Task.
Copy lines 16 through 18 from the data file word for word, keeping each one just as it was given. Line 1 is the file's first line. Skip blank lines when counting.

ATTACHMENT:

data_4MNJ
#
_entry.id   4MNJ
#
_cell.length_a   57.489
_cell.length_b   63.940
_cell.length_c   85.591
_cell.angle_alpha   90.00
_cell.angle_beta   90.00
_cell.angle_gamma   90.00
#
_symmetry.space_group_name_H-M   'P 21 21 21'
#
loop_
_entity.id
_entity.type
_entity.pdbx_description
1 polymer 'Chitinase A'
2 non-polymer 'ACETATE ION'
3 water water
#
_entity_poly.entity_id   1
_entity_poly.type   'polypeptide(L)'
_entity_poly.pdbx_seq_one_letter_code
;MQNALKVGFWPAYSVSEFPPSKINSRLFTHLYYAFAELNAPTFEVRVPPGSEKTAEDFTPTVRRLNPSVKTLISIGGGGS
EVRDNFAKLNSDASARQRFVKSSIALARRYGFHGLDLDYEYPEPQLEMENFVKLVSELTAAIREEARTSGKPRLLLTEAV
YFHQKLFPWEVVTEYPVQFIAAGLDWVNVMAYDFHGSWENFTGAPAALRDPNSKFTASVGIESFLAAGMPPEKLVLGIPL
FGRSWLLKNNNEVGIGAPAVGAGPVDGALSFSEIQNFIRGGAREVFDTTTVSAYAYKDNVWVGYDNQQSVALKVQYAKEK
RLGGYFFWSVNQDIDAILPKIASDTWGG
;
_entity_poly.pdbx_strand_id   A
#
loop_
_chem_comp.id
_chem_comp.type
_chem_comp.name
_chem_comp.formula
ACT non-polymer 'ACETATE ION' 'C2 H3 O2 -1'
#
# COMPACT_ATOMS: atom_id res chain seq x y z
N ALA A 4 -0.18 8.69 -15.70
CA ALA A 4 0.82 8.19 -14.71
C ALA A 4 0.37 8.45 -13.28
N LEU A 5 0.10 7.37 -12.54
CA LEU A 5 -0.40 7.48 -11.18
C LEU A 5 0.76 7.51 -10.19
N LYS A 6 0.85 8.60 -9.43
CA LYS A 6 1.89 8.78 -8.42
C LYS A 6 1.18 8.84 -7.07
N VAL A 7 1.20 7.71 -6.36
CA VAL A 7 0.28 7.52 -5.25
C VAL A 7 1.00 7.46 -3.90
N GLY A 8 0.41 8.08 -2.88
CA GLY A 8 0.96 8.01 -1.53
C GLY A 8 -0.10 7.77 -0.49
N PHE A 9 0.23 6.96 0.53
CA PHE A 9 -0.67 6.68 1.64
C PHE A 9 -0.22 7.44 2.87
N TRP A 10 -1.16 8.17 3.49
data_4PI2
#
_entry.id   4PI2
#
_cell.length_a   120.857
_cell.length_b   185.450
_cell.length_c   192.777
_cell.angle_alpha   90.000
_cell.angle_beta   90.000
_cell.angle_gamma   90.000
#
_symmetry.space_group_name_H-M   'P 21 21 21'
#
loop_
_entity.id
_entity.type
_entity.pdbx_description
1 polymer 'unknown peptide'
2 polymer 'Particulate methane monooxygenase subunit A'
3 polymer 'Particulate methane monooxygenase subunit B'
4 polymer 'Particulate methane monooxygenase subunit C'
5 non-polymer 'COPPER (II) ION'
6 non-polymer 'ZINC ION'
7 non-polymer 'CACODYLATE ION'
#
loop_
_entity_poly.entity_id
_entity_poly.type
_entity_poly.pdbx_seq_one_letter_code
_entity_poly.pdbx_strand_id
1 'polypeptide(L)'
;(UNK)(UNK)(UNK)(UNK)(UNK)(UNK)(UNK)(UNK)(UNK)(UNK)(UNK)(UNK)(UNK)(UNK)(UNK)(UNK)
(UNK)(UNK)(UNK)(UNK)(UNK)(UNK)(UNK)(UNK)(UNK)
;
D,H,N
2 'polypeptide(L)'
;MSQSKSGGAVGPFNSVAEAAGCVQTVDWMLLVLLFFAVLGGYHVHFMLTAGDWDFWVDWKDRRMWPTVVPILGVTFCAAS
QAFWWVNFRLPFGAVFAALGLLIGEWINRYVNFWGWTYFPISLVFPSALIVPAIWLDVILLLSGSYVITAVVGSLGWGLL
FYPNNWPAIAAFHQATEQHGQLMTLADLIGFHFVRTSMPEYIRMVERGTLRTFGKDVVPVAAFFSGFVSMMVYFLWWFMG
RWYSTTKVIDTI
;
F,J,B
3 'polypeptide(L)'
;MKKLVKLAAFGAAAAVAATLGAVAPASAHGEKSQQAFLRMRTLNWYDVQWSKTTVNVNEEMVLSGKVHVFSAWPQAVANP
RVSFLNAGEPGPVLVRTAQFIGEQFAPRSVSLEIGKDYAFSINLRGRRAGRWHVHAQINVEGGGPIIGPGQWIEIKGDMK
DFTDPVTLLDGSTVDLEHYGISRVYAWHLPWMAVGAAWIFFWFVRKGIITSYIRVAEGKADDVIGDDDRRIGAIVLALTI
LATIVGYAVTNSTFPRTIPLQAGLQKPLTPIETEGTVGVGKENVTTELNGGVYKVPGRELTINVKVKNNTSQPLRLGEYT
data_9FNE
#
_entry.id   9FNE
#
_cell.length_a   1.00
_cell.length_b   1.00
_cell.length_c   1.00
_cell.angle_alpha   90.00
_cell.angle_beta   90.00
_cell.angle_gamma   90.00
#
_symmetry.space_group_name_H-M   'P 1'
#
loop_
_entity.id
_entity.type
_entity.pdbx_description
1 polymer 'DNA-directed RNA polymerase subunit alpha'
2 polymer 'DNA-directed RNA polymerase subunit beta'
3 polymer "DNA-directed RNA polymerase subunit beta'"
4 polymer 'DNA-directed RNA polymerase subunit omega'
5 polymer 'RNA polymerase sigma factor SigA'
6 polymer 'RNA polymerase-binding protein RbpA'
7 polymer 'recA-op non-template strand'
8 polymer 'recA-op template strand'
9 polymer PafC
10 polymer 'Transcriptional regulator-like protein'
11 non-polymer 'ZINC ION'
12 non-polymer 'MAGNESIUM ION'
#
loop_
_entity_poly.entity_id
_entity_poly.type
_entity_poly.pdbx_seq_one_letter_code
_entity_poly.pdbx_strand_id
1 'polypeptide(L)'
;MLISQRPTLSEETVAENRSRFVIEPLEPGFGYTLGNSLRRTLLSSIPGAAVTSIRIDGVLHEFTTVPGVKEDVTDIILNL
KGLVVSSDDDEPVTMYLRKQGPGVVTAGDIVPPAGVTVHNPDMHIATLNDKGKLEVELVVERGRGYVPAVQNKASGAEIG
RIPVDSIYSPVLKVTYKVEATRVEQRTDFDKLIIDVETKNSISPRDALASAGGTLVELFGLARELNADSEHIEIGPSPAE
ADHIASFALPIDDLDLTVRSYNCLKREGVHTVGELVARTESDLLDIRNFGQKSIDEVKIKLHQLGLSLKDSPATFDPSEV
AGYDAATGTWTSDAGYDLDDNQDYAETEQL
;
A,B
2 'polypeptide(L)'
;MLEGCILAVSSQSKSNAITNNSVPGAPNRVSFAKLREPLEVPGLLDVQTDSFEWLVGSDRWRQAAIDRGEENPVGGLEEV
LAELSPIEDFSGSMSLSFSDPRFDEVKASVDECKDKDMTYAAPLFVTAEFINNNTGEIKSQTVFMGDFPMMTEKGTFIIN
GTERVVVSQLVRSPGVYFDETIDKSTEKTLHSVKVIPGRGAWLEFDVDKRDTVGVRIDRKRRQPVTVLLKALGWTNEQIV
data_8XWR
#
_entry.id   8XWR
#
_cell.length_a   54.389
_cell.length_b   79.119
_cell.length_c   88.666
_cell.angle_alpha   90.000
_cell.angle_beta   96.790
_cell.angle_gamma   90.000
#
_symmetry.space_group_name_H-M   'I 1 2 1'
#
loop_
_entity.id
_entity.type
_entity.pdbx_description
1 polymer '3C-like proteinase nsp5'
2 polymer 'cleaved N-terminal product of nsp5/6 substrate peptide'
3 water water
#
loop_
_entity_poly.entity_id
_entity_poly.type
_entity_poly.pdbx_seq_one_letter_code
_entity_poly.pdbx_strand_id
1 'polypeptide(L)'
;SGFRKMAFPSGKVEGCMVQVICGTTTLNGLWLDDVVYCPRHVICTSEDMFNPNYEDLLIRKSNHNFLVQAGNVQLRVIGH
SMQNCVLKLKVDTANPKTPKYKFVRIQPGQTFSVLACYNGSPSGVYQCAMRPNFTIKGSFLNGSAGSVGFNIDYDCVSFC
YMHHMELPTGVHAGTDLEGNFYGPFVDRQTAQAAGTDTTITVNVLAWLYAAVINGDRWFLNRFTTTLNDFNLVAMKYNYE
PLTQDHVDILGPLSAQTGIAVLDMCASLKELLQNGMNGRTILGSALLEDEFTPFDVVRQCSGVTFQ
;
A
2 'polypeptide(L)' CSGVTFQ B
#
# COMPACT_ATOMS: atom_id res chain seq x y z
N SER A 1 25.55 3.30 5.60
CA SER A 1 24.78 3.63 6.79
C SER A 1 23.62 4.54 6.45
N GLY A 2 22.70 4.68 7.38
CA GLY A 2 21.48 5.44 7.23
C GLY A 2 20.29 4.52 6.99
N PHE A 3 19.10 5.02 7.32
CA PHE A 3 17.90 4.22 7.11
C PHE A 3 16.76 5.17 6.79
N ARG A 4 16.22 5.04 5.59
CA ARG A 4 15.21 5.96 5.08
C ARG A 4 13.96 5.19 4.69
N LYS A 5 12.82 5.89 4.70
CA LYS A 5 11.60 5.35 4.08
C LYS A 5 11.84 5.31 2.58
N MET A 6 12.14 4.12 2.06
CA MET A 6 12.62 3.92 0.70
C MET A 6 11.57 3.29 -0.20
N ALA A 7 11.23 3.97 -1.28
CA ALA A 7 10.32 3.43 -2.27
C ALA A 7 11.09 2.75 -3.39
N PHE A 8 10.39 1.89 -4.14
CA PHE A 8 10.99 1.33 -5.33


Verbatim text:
_entity.type
_entity.pdbx_description
1 polymer 'Chitinase A'